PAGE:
The day continued...

His mother prioritized her children’s schoolwork, as she knew it was their way of practicing what they had done in school earlier on that day. It was their chance to reflect on their knowledge, even if they didn’t know it. “Come inside kids, it’s starting to get dark!” Mrs. Spencer called out to her two little ones. The pair raced inside to get the best seat at the homework counter.

“But mom-” whined Nelly. “School was so boring, and we didn’t even get to do anything fun. All I could think about was playing outside!” Her mother gave her an empathetic look and continued shuffling through their backpacks to fetch their nightly work. The kids finally settled in and their minds began to toil.

“Momma- I…I... can you help me? The teacher, Mrs. Beverly, gave me this homework about division, but I just don’t get it. I feel so confused.” Mrs. Spencer glanced over her son’s homework to read the problem she didn’t know if she could do herself. Sure enough, it was another method of learning division- something Mrs. Spencer knew she couldn’t do alone. She would have to look up a refresher on this stuff.

“I may even have to teach myself again before helping Reid,” she thought. “Uhm… just a moment sweetie!” She shuffled through her purse for her gadget that brought her into the world of the internet. Knowing very well that this was something she was never supposed to do unless behind closed doors, she extracted the portal from her bag. Mrs. Spencer held the screen down below the counter so the children could not see. She realized they would wonder what was going on. They would never understand that there was this regulated but endless world that could tell her anything she wanted to know. One that forbid anyone under the age of 13 from even knowing about it. Mrs. Spencer knew it was for the greater good, but sometimes she wondered if her children were missing something. When she was growing up the internet was still developing, but when privatization of the “net” flunked in 1996, she knew her world would continue to change and that it would affect even her children’s children. She held the screen and waited for the verification process that came with every log in to the net. The government required that every individual scan their fingerprint as well as provide a photo of their face in order to proceed. Mrs. Spencer knew this was a lot of information to share, but she didn’t care- the internet was something they couldn’t live without. Something so intriguing to the human mind.

“Mommm what’s taking so long? What are you doing?” Reid inquired. “Nothing!” Mrs. Spencer shouted as she clicked the internet portal gadget off and stuffed it in her pocket. “Ugh going to have to go through the whole log in process again” she thought to herself. Reid had appeared by her side before she could even look up. He reached for her leg pocket that bulged in the shape of a rectangle. “Mom what is that?” he questioned.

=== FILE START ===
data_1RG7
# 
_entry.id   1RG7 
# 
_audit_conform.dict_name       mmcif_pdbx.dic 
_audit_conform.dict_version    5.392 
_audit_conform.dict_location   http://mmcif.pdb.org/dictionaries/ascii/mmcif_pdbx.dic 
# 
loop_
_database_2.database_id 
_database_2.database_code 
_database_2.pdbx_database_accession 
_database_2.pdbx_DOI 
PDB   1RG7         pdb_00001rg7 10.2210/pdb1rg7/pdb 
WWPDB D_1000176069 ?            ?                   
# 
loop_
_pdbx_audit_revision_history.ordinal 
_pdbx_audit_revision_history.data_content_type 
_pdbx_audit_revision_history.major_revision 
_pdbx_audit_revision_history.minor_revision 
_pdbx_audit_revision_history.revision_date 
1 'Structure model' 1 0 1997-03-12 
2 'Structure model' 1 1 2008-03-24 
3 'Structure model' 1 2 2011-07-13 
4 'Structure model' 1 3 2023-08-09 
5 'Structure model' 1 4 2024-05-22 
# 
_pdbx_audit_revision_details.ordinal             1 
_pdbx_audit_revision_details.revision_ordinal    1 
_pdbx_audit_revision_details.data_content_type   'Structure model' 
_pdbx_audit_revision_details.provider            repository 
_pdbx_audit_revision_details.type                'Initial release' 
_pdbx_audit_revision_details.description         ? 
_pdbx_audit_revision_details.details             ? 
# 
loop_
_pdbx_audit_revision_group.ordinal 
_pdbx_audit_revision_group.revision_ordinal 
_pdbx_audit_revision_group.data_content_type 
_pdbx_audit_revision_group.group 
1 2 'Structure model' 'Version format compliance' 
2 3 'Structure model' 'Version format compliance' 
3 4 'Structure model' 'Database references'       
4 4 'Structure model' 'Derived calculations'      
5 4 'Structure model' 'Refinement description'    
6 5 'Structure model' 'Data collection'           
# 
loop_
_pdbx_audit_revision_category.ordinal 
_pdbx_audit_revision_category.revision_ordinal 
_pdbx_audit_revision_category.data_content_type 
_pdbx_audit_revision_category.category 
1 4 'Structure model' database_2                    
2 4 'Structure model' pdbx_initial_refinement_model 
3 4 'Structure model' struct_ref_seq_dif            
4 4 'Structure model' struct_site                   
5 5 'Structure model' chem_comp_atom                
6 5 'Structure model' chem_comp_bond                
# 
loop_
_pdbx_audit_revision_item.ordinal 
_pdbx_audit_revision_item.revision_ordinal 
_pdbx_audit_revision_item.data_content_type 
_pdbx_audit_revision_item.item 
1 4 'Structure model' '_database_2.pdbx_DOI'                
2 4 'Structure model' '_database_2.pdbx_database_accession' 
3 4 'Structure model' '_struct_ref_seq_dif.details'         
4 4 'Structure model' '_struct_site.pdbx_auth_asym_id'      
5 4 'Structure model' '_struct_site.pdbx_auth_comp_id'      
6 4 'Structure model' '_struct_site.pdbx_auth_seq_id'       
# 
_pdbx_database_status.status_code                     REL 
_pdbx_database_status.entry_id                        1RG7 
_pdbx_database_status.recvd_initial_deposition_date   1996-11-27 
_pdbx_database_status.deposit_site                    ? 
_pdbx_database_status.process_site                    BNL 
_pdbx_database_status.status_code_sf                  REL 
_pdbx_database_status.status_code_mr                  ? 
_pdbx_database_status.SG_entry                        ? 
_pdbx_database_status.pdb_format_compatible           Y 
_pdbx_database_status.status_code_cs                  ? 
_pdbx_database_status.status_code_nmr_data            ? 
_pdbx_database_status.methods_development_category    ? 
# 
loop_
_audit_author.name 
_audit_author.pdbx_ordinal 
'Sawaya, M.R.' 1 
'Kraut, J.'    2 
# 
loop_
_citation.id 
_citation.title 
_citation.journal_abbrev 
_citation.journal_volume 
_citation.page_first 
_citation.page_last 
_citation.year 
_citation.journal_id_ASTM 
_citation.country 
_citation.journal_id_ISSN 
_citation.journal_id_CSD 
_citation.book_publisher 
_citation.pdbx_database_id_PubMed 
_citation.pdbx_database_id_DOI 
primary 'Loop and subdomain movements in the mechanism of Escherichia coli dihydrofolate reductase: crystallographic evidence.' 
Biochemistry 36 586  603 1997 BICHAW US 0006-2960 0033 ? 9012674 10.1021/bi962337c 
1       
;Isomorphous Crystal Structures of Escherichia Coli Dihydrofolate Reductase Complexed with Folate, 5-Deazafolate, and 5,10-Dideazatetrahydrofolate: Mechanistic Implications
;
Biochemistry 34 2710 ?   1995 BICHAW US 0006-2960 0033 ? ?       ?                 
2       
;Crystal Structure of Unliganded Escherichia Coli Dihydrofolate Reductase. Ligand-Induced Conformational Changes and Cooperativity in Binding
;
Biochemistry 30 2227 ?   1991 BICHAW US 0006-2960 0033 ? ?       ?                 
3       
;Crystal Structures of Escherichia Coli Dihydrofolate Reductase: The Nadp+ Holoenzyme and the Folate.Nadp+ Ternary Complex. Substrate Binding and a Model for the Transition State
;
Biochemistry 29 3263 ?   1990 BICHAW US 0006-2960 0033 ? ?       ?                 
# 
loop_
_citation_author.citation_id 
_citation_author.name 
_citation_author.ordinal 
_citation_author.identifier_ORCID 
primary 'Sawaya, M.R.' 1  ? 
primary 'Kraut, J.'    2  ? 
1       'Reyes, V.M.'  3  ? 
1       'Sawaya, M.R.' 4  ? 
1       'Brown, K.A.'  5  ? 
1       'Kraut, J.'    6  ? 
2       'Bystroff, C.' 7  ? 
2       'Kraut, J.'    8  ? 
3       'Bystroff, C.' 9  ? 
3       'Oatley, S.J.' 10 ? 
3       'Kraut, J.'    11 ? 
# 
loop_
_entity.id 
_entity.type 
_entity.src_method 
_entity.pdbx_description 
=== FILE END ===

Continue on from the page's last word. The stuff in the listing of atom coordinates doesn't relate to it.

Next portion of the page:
“It’s um, something I have to use for work honey! Nothing you need to worry about” as she sweated with fear. If her children repeated the fact that they had seen her access the internet at home at school the next day, she knew she would be punished. Mrs. Spencer looked down in terror as her child grabbed the outline of the screen. “Momma are you hiding something from us?” Nelly mentioned looking up from her paper to finally engage in the conversation. Mrs. Spencer picked Reid up and put him back on his stool. “Why is your pocket shining a light? Woah!” Nelly pronounced as Mrs. Spencer stood close to her.

“You kids just wait here, I’ll be right back!” she shuffled hurriedly into the other room. She panicked, struggling to find the key to the safe where she kept the portal. Frantically pulling on the door, it finally broke free as she threw the portal to the back of the 25-pound metal case. Twisting the key as fast as she could she spun around and sighed. “What am I going to do” she contemplated in her mind. “What ever will I tell them?” The children of the world were prohibited by all means from the internet. Any contact or knowledge of the portal would mean they would have to go through extensive mind regulation therapy so they could forget. It made sense that the world didn’t want their children exposed to the dangers and black holes of the internet. Children seemed happier. They got outside more, were closer with their fellow neighbors, and made it a priority to spend time with their family every day. Reid approached the doorway leading to the “safe room” where all things children could not see were kept.


I’m sorry if I misbehaved. I was just wondering what you were doing.” He hung his head in shame as he knew his mother was fearful from what he had done. “Just making sure everything is put away in here.” Mrs. Spencer knew that the slight glimpse of the “glowy thing” meant a lot of work ahead. What would the kids say to their teachers? Would they ask to see their “glowy things?” The kids weren’t allowed to be exposed to this world of the “glowy things.” They were not of the “Internet Age.”

Mrs. Spencer restrained her tears as she prepared for the extensive forgetting therapy her children would soon endure. She knew her kids didn’t need the internet. They would grow up to be better people without it; No exposure to the horrors of the rest of the world. Mrs. Spencer walked over to the homework counter, picked her children up, and squeezed them as tightly as she could. Her children were growing up to be some of the most intellectually curious and well-rounded individuals due to the fact that she continued to hide the portal from them. They would eventually understand, but for now they lived in a world of peace and quiet, sheltered from the cruel world beyond their backyard. It was in that moment that she knew they were going to be just fine after all.


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